The Central Centaur IIA, a.k.a. Central C.F.2a, was a British civil six-passenger joyriding biplane aircraft produced by Central Aircraft Company Limited of London.

Centaur IIA
A Centaur IIA flying over Northolt
Role Biplane airliner
Manufacturer Central Aircraft Company Limited
Designer A A Fletcher
First flight 1919
Primary user Central Aircraft Company Limited
Number built 2

Design and development edit

Following the success of the earlier Centaur IV for joyriding, A.A. Fletcher designed a larger twin-engined aircraft. Designated the Centaur IIB the first aircraft, registered G-EAHR, first flew during July 1919.[1] The fuselage had an open cockpit for the two crew and six passengers. A second example, registered G-EAPC, was built. It had the same designation Centaur IIB but had an enclosed cabin for seven passengers. The second aircraft first flew in May 1920.[1]

The second aircraft was tested by the Air Ministry in the 1920 Commercial Aeroplane Competition.[1] It was described at the time as old-fashioned and low-powered, another problem was that loaded with all the fuel required for the three and half-hour test flight meant it was unable to carry passengers or pilots. The aircraft did not win the competition. The prototype was destroyed in an accident at Northolt Aerodrome in July 1919,[1] shortly after the competition. The second aircraft crashed on the 25 September 1920 at Hayes, Middlesex, with a loss of six lives.[1] No further examples were built.

Aircraft edit

  • Centaur IIA – G-EAHR – open cockpit version for six passengers, destroyed 1919.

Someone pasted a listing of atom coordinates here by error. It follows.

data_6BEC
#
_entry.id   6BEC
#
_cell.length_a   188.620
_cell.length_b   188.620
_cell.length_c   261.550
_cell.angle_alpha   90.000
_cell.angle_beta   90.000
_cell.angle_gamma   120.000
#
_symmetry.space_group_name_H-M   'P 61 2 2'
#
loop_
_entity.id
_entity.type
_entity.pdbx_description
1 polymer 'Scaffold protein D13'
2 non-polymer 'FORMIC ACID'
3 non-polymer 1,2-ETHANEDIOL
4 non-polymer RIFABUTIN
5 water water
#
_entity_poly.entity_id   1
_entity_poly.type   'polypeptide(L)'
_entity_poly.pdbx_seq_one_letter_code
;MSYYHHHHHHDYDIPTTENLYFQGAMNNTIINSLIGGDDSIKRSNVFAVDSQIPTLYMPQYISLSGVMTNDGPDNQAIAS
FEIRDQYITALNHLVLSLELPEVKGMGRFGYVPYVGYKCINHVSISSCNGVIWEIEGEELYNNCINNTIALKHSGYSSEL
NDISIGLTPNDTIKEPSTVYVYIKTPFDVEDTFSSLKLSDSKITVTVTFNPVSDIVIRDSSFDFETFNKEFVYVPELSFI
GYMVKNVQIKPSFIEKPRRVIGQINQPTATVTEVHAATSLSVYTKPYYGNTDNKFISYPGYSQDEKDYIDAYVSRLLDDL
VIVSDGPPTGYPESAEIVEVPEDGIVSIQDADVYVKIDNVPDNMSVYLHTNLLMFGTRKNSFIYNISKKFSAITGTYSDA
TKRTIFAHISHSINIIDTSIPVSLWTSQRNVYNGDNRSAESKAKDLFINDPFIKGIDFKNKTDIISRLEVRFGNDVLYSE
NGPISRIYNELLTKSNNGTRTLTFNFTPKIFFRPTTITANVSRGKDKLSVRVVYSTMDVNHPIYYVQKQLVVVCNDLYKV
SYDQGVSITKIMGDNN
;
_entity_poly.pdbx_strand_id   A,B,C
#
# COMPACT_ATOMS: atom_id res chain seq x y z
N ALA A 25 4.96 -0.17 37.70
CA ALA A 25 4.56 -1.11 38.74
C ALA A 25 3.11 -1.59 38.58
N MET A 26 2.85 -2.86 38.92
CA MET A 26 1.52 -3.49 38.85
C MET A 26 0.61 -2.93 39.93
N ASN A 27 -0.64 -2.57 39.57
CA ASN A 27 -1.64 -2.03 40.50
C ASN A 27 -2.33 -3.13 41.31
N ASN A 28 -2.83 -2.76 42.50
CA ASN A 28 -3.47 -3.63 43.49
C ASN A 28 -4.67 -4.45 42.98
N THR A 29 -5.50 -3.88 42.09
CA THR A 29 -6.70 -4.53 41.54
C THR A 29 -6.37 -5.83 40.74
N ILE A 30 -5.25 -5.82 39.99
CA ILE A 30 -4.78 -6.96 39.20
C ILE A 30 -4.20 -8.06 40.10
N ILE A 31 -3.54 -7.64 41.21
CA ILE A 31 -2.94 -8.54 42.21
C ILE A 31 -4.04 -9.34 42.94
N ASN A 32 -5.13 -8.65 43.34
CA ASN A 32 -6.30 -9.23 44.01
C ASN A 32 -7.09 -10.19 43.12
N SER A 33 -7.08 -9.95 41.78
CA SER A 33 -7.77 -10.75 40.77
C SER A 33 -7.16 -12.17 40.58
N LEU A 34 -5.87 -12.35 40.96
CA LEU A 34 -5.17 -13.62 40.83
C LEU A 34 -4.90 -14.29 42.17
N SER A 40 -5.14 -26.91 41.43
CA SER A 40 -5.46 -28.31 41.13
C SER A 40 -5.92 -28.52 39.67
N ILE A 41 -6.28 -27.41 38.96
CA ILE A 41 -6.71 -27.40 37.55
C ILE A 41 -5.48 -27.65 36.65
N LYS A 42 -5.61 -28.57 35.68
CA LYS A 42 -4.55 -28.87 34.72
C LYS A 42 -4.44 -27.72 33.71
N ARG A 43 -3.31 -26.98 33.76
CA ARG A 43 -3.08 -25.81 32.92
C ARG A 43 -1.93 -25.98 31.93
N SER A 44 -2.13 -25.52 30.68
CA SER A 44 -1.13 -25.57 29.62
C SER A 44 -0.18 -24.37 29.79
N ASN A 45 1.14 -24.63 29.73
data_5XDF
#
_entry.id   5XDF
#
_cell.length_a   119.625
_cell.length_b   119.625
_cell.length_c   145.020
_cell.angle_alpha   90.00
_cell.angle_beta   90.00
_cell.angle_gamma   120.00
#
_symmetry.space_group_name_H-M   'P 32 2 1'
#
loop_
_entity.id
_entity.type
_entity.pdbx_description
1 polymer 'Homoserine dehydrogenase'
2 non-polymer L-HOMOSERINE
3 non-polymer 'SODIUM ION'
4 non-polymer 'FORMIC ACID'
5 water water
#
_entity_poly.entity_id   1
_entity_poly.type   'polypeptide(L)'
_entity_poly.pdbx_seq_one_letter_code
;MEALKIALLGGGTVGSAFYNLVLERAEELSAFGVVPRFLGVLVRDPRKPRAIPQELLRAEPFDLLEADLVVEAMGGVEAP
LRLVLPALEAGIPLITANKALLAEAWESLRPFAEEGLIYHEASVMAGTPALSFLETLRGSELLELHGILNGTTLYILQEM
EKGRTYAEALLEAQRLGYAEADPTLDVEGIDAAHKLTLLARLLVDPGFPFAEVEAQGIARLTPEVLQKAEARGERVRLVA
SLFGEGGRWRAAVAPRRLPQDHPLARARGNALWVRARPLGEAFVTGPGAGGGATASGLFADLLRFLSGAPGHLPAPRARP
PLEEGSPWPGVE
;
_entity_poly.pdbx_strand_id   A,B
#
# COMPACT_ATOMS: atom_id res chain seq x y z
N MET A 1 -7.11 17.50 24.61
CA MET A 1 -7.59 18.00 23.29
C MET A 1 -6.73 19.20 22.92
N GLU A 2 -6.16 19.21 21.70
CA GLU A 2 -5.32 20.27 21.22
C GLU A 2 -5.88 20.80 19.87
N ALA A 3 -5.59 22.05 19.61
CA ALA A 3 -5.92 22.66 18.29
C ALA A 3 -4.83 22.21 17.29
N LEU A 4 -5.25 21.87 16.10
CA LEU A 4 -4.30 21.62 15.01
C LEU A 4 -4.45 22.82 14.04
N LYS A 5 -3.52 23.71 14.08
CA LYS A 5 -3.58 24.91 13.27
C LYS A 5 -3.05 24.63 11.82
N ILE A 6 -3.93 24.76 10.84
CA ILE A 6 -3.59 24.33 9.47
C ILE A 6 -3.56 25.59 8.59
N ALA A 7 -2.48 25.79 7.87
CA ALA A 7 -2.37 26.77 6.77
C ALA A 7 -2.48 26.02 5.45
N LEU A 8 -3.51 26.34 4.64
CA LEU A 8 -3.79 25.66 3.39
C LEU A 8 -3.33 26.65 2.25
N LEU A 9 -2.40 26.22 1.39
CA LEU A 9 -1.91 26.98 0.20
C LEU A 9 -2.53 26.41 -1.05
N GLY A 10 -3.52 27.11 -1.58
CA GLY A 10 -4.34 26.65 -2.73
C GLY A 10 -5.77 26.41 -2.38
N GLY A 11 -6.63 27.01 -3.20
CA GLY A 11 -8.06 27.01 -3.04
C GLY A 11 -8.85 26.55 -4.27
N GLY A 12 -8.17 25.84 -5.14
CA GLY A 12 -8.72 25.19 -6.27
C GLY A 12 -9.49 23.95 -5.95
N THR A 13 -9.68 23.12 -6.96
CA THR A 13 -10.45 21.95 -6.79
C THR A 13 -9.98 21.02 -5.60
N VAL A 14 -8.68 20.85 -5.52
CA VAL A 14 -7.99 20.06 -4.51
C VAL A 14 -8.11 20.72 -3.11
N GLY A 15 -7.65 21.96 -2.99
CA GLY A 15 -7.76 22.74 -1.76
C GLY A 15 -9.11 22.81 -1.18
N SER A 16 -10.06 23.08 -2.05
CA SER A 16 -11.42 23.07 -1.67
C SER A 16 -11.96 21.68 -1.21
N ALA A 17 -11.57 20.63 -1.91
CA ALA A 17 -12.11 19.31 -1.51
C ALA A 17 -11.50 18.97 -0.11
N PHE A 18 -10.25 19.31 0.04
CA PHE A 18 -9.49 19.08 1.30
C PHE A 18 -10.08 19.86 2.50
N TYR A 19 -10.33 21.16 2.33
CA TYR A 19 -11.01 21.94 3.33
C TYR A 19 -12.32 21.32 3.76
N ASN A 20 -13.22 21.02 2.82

• Centaur IIA – G-EAPC – enclosed cabin version for seven passengers, destroyed 1920.

Operators edit

  United Kingdom
  • Central Aircraft Company Limited

Specifications (Centaur IIA) edit

Data from ,[2] British Civil Aircraft since 1919 Volume 1[1]

General characteristics

  • Crew: 2
  • Capacity: 6–9 pax
  • Length: 39 ft 3 in (11.96 m)
  • Wingspan: 63 ft 6 in (19.35 m)
  • Width: 27 ft (8.2 m) wings folded
  • Height: 12 ft 6 in (3.81 m)
  • Empty weight: 3,850 lb (1,746 kg)
  • Gross weight: 5,850 lb (2,654 kg)
  • Max takeoff weight: 7,250 lb (3,289 kg)
  • Powerplant: 2 × Beardmore 160 hp 6-cyl. in-line piston engines, 160 hp (120 kW) each
  • Propellers: 2-bladed wooden fixed pitch propellers


  • Maximum speed: 90 mph (140 km/h, 78 kn)
  • Stall speed: 40 mph (64 km/h, 35 kn)
  • Wing loading: 6.6 lb/sq ft (32 kg/m2)
  • Power/mass: 0.06 hp/lb (0.098 kW/kg)
  • Fuel consumption: 25 imp gal/h (30 gal/h; 110 L/h)
  • Oil consumption: 2 imp gal/h (2.4 gal/h; 9.1 L/h)

References edit

  1. ^ a b c d e f Jackson, A.J. (1974). British Civil Aircraft since 1919 Volume 1. London: Putnam. ISBN 0-370-10006-9.
  2. ^ "The Central Aircraft Co.'s 9-Seater Biplane". Flight. XI (39): 1285–1289. 25 September 1919. No. 561. Retrieved 13 January 2011.

Further reading edit

  • The Illustrated Encyclopedia of Aircraft (Part Work 1982–1985). Orbis Publishing.